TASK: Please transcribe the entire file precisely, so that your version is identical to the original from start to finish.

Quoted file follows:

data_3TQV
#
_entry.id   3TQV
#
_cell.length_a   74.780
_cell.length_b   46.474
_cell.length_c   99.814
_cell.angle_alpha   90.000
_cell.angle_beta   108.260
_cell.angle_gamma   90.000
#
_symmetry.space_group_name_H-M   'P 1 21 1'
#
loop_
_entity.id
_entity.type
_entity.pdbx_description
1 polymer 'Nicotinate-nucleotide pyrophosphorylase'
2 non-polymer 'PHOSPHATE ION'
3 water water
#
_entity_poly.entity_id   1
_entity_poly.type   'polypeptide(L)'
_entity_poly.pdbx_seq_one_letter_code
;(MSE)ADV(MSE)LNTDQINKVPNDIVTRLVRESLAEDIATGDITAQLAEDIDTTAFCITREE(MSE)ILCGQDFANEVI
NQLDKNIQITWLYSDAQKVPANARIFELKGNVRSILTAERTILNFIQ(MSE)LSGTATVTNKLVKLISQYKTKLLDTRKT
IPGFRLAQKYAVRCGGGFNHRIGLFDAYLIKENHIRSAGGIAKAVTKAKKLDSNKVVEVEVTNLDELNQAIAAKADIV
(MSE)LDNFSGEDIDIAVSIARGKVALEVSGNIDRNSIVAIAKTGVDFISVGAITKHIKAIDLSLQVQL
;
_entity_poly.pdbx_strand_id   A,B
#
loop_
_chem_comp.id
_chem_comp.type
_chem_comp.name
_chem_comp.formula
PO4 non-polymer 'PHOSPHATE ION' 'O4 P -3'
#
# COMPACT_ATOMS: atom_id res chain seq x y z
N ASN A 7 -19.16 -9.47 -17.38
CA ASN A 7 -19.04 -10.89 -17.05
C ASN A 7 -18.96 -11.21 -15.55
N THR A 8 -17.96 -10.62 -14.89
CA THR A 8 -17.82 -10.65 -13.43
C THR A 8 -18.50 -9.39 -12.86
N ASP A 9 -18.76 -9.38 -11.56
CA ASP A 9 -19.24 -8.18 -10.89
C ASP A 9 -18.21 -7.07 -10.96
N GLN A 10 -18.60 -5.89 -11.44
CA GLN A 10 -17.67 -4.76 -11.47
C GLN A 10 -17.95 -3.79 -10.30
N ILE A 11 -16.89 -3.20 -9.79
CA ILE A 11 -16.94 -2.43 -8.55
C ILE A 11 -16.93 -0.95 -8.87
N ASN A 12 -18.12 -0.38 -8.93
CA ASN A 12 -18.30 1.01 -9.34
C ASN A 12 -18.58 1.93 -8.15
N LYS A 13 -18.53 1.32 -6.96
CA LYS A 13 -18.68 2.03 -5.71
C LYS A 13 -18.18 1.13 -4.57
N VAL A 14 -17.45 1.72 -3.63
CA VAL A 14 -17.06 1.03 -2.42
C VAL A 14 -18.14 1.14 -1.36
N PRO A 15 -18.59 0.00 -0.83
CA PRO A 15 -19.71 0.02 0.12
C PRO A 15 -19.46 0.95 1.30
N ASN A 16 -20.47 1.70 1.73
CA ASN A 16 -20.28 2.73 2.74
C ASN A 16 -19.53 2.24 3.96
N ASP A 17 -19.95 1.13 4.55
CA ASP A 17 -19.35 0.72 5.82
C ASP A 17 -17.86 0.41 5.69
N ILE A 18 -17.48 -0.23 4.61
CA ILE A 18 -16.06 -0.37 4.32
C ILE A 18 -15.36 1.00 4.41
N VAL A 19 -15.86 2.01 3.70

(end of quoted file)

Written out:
data_3TQV
#
_entry.id   3TQV
#
_cell.length_a   74.780
_cell.length_b   46.474
_cell.length_c   99.814
_cell.angle_alpha   90.000
_cell.angle_beta   108.260
_cell.angle_gamma   90.000
#
_symmetry.space_group_name_H-M   'P 1 21 1'
#
loop_
_entity.id
_entity.type
_entity.pdbx_description
1 polymer 'Nicotinate-nucleotide pyrophosphorylase'
2 non-polymer 'PHOSPHATE ION'
3 water water
#
_entity_poly.entity_id   1
_entity_poly.type   'polypeptide(L)'
_entity_poly.pdbx_seq_one_letter_code
;(MSE)ADV(MSE)LNTDQINKVPNDIVTRLVRESLAEDIATGDITAQLAEDIDTTAFCITREE(MSE)ILCGQDFANEVI
NQLDKNIQITWLYSDAQKVPANARIFELKGNVRSILTAERTILNFIQ(MSE)LSGTATVTNKLVKLISQYKTKLLDTRKT
IPGFRLAQKYAVRCGGGFNHRIGLFDAYLIKENHIRSAGGIAKAVTKAKKLDSNKVVEVEVTNLDELNQAIAAKADIV
(MSE)LDNFSGEDIDIAVSIARGKVALEVSGNIDRNSIVAIAKTGVDFISVGAITKHIKAIDLSLQVQL
;
_entity_poly.pdbx_strand_id   A,B
#
loop_
_chem_comp.id
_chem_comp.type
_chem_comp.name
_chem_comp.formula
PO4 non-polymer 'PHOSPHATE ION' 'O4 P -3'
#
# COMPACT_ATOMS: atom_id res chain seq x y z
N ASN A 7 -19.16 -9.47 -17.38
CA ASN A 7 -19.04 -10.89 -17.05
C ASN A 7 -18.96 -11.21 -15.55
N THR A 8 -17.96 -10.62 -14.89
CA THR A 8 -17.82 -10.65 -13.43
C THR A 8 -18.50 -9.39 -12.86
N ASP A 9 -18.76 -9.38 -11.56
CA ASP A 9 -19.24 -8.18 -10.89
C ASP A 9 -18.21 -7.07 -10.96
N GLN A 10 -18.60 -5.89 -11.44
CA GLN A 10 -17.67 -4.76 -11.47
C GLN A 10 -17.95 -3.79 -10.30
N ILE A 11 -16.89 -3.20 -9.79
CA ILE A 11 -16.94 -2.43 -8.55
C ILE A 11 -16.93 -0.95 -8.87
N ASN A 12 -18.12 -0.38 -8.93
CA ASN A 12 -18.30 1.01 -9.34
C ASN A 12 -18.58 1.93 -8.15
N LYS A 13 -18.53 1.32 -6.96
CA LYS A 13 -18.68 2.03 -5.71
C LYS A 13 -18.18 1.13 -4.57
N VAL A 14 -17.45 1.72 -3.63
CA VAL A 14 -17.06 1.03 -2.42
C VAL A 14 -18.14 1.14 -1.36
N PRO A 15 -18.59 0.00 -0.83
CA PRO A 15 -19.71 0.02 0.12
C PRO A 15 -19.46 0.95 1.30
N ASN A 16 -20.47 1.70 1.73
CA ASN A 16 -20.28 2.73 2.74
C ASN A 16 -19.53 2.24 3.96
N ASP A 17 -19.95 1.13 4.55
CA ASP A 17 -19.35 0.72 5.82
C ASP A 17 -17.86 0.41 5.69
N ILE A 18 -17.48 -0.23 4.61
CA ILE A 18 -16.06 -0.37 4.32
C ILE A 18 -15.36 1.00 4.41
N VAL A 19 -15.86 2.01 3.70